Hope Was Restored When I Found This…

There is a large garden bed in my yard that I’ve neglected for 2 years. I haven’t had the time to spend on gardening that I used to. And this bed is BIG. Filled with shrubs and flowers.

(c) Kathleen Thompson

(c) Kathleen Thompson

And weeds.

I hired someone to maintain my yard, and he has been chipping away at my long list. He’s trimmed overgrown bushes and cleared out one spot quite well. But he has other customers too, and can’t spend all of his time in my yard.

The other day was absolutely gorgeous. I decided to give myself a break and go outside and play and in the garden. I did some weeding and trimming around the patio where I see when I look out the window. I trimmed a tree hanging too low over the patio so I could sit at the table. I pulled weeds growing between the bricks. Then I looked at that garden bed and sighed.

It Looked Hopeless

Even after the work Nick had done, it looked like a jungle. There were pricker bushes and other nasty vines everywhere – wound around and choking the bushes. And there were huge weed-type fern spread all over, stunting the good plants’ growth.

So many plants had died from the harsh winter, too. All the rose bushes, and several other plants that had thrived for years, were dead. It was a sorry mess.

I Tried Anyway

I started tackling it anyway, and tried not to look at just how bad it was. How big it was. I tried to focus only on what I was doing and celebrate each nasty vine I removed as a triumph over the dark forces of the garden world. Even with that, it still felt pretty impossible. There was so much of a mess just in the one spot I was working in that I couldn’t imagine how long it might take to clean it up. My heart sank as I found the dead or stunted plants underneath the weed jungle.

Somehow I kept going – perhaps out of sheer determination or maybe it became a personal vendetta: Woman vs. Weeds – The Battle For Survival. Even as I kept going, I felt so discouraged. Like it was too little too late.

I began attacking the ferns. Though there were tons of those, they were easier to pull up. As I cleared them out, I found about 5 astilbe underneath the fern cover. Somehow they had survived the horrific winter and my 2 years of neglect and were blooming!

Astilbe (c) Kathleen Thompson

Astilbe (c) Kathleen Thompson

What I Found That Inspired Hope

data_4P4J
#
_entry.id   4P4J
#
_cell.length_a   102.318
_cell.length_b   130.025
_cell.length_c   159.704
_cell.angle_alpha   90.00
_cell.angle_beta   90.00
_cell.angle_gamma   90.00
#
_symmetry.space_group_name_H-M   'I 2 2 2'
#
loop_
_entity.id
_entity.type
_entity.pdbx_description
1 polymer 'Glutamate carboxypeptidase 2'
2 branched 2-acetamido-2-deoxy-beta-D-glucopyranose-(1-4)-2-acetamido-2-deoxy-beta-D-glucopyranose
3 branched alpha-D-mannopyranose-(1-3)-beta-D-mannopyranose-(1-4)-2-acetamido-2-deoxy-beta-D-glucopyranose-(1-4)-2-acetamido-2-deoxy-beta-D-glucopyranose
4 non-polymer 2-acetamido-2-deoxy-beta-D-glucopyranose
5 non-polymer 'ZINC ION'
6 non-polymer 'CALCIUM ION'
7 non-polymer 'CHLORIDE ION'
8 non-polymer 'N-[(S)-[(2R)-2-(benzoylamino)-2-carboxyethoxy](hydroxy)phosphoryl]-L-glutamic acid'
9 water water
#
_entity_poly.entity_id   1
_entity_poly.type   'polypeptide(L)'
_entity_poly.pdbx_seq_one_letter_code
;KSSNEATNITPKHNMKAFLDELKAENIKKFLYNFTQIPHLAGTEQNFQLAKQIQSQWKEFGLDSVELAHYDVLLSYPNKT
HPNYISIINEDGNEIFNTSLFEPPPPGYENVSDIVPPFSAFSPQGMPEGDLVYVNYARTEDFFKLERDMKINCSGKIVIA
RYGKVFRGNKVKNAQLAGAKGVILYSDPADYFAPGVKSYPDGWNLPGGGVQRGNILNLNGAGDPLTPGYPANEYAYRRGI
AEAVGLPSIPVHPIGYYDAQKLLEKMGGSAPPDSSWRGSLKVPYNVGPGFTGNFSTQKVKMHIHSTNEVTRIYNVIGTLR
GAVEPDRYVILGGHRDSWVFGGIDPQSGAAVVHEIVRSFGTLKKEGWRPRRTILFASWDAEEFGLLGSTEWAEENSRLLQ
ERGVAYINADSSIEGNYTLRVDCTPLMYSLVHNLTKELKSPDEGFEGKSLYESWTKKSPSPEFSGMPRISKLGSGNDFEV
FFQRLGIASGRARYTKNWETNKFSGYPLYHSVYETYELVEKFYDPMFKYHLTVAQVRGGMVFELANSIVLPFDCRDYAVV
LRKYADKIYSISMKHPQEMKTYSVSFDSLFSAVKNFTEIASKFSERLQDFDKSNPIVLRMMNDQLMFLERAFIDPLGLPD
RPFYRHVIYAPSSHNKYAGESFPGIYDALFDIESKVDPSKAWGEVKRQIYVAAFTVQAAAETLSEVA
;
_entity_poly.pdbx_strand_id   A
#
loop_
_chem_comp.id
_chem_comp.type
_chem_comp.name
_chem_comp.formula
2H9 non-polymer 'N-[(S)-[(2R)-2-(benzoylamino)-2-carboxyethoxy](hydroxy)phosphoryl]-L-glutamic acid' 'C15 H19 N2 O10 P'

All that time I had been working and feeling hopeless and those beautiful lacy flowers were blooming just beneath the surface.

You can bet that I worked with more hope and energy after that discovery. That’s all it took to completely change my outlook.

The work hadn’t changed. The problem hadn’t gotten smaller. My garden didn’t suddenly transform into a showpiece. Much of it looked like a sorry mess, and still does.

(c) Kathleen Thompson

(c) Kathleen Thompson

But finding those astilbe gave me the spark I needed to keep going. They gave me hope.

Beauty Often Hides Amid the Mess

So often the beauty is there, just below the surface. Hidden by what looks like a hopeless mess. Sometimes we have to go to work in that mess – trimming and clipping and digging – believing by faith that the beauty is in there, even as it feels like a lost cause. Even though all we can see is the mess.

And then beauty surprises us and renews our hope – keeps us going. We keep working our way through the weeds and the tangles to bring out the beauty that is waiting to be found and nurtured.

How can we find hope in the hopeless? Beauty in the ugliness?

  1. Believe it is there
  2. Use the right tools
  3. Wear protective clothing
  4. Work at it
  5. Appreciate small blessings

There may not be an astilbe underneath your weeds, but there is something beautiful. Even if it’s just the beautiful bare earth. Believe. Look. Dig. And be grateful when you find a spark of hope to keep you going.

If you know someone who could use this message today, why don’t you share it with them? Click one of the social media buttons or forward via e-mail. Send a package of hope to brighten their day.

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  • Brenda Patterson

    Kathleen, this is definitely inspiring for someone who has no faith in what looks hopeless. Not just the garden, but a valuable metaphor for life. Thanks! Brenda